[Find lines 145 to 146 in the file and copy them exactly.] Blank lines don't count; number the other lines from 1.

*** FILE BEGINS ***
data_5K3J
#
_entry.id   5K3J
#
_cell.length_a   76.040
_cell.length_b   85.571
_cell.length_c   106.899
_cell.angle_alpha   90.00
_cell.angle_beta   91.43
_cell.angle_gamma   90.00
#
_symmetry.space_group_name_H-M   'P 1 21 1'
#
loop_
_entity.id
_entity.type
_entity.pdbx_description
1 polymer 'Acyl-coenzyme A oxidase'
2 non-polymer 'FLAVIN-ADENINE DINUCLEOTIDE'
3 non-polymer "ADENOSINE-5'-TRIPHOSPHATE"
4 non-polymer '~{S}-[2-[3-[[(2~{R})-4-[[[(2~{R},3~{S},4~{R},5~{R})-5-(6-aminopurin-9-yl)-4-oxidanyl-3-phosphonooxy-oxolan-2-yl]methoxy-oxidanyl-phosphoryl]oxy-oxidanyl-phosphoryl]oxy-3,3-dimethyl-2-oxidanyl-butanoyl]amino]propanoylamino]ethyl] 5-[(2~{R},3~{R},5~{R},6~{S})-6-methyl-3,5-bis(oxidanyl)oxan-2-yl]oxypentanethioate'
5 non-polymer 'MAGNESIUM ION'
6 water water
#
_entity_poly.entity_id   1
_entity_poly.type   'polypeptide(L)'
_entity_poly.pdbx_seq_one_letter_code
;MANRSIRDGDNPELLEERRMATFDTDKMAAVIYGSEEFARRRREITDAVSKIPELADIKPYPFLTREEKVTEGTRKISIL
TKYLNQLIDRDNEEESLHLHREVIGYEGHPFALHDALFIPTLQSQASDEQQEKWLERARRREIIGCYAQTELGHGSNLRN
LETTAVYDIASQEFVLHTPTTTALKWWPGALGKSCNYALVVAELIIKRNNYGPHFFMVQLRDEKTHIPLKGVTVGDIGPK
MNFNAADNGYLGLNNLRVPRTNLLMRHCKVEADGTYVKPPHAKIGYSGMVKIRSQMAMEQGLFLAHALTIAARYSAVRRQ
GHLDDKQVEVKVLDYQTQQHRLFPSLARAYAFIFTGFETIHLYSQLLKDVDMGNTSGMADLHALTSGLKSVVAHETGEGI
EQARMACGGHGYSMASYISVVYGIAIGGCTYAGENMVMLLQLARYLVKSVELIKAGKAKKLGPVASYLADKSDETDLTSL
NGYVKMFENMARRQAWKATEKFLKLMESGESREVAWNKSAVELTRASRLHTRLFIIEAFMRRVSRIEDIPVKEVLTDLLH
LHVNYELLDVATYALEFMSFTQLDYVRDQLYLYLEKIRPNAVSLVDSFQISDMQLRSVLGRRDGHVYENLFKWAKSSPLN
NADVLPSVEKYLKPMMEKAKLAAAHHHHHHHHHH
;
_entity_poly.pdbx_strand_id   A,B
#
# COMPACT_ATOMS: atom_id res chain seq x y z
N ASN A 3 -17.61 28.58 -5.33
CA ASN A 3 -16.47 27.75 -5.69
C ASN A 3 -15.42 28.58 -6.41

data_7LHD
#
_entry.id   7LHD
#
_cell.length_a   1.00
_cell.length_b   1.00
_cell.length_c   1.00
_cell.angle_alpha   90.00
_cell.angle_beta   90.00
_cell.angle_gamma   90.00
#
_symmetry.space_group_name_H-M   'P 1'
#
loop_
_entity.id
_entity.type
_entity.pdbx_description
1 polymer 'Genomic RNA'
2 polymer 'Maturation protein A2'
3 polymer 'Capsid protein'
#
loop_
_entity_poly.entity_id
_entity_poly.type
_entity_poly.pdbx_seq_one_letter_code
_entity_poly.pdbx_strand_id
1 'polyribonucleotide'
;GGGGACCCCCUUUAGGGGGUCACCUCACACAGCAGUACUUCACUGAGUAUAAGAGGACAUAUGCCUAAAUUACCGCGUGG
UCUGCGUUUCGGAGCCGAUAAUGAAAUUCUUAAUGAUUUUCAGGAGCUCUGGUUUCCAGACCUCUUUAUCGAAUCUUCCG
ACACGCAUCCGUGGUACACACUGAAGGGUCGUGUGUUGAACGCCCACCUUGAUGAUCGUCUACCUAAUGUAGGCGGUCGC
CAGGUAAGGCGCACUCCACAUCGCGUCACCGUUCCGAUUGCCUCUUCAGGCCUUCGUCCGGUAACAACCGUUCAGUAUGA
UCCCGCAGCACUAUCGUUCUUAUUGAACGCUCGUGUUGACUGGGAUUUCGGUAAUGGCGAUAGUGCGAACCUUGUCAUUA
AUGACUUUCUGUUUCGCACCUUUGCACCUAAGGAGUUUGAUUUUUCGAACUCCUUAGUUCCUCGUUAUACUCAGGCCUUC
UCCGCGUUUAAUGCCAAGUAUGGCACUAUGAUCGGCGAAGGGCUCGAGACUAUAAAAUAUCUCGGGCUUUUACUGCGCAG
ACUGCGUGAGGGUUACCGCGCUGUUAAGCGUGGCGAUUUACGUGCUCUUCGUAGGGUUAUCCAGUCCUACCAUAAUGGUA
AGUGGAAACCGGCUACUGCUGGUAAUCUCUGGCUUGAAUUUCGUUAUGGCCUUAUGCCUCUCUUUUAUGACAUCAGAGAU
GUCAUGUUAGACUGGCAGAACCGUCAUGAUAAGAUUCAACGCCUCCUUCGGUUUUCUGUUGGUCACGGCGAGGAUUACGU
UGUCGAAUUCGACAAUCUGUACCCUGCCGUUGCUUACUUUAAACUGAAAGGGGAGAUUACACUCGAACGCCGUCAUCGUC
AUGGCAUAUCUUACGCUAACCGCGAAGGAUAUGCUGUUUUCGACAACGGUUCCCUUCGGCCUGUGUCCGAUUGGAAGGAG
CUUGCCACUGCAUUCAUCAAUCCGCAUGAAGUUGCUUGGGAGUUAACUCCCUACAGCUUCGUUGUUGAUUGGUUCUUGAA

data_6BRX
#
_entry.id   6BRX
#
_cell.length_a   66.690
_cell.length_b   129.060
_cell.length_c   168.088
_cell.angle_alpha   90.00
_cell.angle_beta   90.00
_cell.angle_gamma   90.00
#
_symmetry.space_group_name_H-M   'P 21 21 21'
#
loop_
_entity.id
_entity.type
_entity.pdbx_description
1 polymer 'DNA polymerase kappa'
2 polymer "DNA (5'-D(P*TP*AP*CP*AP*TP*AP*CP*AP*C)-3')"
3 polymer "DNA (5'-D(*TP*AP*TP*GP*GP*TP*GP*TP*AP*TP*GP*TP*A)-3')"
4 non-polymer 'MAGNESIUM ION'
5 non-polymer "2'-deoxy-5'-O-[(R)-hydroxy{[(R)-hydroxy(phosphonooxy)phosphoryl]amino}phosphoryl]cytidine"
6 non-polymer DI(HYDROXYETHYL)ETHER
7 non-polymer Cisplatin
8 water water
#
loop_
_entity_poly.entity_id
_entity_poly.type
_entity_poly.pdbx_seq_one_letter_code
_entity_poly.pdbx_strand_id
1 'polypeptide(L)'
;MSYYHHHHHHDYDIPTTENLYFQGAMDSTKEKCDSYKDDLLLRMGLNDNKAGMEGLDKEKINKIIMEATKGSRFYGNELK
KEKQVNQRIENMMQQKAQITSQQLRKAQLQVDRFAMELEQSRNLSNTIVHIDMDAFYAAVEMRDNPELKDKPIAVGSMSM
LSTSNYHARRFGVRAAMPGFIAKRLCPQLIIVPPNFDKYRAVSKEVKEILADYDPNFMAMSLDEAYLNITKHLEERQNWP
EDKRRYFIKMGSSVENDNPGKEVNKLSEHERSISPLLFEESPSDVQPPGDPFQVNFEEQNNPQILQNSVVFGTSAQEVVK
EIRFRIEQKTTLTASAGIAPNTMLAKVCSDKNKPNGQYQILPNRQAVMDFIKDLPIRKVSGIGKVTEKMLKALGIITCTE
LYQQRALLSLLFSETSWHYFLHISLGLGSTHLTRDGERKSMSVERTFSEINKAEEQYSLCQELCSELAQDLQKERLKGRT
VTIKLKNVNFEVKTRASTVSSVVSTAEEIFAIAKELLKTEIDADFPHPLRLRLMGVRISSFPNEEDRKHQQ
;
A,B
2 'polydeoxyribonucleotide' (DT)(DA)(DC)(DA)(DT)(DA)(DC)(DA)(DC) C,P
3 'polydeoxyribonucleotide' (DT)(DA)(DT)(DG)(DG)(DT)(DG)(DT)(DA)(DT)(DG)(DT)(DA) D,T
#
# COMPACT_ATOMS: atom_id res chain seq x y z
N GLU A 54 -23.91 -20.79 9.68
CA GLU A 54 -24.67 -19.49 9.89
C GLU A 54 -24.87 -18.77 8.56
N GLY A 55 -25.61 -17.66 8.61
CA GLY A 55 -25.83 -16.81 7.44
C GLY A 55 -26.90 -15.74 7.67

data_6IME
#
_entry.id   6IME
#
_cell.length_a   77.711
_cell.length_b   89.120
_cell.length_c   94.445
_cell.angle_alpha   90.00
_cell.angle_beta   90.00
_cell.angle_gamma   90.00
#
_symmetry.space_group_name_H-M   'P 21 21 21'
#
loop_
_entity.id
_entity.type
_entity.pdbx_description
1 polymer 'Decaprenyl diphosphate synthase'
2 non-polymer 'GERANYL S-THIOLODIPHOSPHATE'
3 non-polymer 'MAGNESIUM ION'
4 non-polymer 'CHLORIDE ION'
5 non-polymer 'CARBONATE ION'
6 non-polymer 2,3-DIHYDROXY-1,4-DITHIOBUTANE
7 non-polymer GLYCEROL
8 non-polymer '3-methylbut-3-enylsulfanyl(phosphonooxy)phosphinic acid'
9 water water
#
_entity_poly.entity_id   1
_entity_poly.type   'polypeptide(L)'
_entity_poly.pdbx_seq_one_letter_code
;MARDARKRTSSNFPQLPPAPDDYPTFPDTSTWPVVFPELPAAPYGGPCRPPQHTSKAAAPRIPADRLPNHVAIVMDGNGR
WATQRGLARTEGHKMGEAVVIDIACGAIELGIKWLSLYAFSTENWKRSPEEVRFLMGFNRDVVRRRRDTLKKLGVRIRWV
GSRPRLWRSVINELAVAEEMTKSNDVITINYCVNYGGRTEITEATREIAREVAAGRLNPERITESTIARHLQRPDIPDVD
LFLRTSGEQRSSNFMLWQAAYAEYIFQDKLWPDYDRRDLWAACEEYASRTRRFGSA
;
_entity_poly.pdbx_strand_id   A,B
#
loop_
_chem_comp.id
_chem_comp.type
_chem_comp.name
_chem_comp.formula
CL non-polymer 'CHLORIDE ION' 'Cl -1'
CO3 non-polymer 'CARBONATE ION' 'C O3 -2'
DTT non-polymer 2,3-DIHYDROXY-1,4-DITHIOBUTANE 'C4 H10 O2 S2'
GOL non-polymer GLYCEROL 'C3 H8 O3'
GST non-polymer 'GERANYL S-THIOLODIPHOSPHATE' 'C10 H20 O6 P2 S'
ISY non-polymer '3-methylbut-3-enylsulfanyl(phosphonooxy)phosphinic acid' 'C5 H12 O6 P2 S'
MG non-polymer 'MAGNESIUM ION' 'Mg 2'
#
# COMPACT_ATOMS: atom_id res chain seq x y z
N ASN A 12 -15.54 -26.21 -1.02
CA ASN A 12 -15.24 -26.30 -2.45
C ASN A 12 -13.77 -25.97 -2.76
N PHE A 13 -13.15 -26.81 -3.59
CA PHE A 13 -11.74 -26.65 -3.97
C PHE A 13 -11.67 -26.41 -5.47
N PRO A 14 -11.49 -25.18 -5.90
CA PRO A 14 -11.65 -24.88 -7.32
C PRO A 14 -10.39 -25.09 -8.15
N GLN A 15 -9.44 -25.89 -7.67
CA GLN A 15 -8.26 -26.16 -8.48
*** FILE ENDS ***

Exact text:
#
_symmetry.space_group_name_H-M   'P 21 21 21'